Today, the U.S. Congress began a hearing on the fate of Bitcoin. If you are not familiar with Bitcoin, you are not alone. In fact, the number of people in the U.S. and around the world who even understand it is extremely small. Essentially Bitcoin is a new global currency that, for the most part, only exists as virtual money (though some attempts at a physical Bitcoin have been reported). You can?t see this currency, thus someone can?t hand you one. But you can transact it using online payment systems and mobile device apps. Bitcoins are obtained in several different ways, though most people usually obtain it by purchasing these with another currency (e.g., purchase by paying with bank funds).
Like any currency, the value of a Bitcoin fluctuates so purchasing power can change. So what could be purchased with a single Bitcoin six months ago may be different than what can be purchased today. But, unlike most major world currencies, the change in value of Bitcoins has been quite volatile. In fact, according to a Bitcoin exchange rate chart, six months ago a single Bitcoin was worth a little over $100 while today it is worth nearly $800. That growth rate is likely not sustainable, and many predict that the bubble will burst on this currency. Yet even if it does burst, the currency itself may have long-run appeal.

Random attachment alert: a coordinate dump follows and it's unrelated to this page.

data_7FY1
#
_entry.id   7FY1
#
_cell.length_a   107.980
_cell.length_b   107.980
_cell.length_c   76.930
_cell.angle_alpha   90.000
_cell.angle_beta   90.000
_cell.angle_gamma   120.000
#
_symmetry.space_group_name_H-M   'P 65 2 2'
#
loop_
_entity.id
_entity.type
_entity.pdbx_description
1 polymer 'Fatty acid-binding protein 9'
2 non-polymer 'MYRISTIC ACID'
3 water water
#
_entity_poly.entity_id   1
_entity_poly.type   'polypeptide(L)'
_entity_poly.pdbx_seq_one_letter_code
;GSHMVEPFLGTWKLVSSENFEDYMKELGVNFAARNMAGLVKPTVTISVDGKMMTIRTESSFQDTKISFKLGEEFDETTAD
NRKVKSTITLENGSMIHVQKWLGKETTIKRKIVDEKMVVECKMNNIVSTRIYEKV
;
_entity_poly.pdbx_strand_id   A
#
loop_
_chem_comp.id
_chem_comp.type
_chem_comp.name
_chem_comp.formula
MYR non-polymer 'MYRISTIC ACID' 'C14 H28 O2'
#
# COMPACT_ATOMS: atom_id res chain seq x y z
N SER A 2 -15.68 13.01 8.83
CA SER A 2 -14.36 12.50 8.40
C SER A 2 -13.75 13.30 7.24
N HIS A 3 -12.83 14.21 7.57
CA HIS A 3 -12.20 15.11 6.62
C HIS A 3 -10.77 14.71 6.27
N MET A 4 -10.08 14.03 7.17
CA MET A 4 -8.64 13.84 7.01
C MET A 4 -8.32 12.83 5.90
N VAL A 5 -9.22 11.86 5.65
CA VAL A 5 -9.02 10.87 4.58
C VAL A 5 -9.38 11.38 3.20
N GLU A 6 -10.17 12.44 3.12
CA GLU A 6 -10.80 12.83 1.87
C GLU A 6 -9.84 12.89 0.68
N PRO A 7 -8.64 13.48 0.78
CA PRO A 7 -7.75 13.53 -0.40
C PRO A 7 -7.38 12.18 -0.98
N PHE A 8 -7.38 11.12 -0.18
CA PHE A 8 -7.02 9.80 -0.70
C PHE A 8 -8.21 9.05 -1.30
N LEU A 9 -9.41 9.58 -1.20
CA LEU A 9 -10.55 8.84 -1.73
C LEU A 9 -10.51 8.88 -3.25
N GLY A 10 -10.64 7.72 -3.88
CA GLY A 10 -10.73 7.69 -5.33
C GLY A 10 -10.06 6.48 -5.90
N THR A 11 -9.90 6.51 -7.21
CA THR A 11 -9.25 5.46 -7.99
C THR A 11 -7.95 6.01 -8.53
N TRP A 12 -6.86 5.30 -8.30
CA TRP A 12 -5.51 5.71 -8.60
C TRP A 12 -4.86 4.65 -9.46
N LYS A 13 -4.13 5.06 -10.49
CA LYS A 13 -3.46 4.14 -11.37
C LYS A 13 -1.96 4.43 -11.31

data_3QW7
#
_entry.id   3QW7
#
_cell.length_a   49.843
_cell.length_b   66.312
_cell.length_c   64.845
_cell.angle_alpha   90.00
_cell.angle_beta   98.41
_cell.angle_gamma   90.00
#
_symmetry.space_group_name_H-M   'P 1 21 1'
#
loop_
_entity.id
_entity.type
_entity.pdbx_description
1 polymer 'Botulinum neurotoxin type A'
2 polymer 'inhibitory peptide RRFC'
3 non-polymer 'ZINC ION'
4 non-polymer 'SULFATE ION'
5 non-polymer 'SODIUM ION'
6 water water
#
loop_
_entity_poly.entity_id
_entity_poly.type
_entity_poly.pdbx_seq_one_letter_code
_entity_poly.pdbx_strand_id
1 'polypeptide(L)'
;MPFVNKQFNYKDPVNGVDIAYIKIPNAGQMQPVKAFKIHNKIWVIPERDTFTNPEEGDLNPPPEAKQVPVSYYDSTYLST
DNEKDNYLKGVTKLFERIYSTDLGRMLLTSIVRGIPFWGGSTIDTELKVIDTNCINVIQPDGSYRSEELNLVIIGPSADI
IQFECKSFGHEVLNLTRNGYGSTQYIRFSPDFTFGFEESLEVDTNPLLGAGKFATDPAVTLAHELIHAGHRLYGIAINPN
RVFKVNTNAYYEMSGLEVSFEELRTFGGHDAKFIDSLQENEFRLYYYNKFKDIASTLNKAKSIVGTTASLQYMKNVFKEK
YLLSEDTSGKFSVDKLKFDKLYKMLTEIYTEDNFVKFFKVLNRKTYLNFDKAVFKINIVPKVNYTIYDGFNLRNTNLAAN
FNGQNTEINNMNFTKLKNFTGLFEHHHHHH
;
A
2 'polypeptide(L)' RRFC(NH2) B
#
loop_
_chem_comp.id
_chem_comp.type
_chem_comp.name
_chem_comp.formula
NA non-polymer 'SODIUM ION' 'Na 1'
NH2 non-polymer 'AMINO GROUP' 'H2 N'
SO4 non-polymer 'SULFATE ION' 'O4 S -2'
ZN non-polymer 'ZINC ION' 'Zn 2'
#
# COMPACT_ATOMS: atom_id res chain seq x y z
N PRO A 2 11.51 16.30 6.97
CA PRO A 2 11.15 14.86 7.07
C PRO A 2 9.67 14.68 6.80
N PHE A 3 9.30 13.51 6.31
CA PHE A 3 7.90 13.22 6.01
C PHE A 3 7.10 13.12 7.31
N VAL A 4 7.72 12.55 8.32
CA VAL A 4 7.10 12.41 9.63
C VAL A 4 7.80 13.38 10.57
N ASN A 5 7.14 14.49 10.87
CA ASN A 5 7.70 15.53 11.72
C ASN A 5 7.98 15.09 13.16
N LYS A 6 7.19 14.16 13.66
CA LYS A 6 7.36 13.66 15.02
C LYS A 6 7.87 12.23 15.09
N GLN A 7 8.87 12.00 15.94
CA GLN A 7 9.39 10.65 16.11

For marketers, and especially retailers, there may soon come a time when they should consider accepting Bitcoin payments. For instance, this story describes how a Subway store in Pennsylvania is now accepting Bitcoin.
It is certainly not a foregone conclusion that this will be an accepted method for transacting business. In fact, the U.S. government is only now looking closely at this. But marketers should keep their options open. At the very least, it is probably a good time to research this evolving payment option.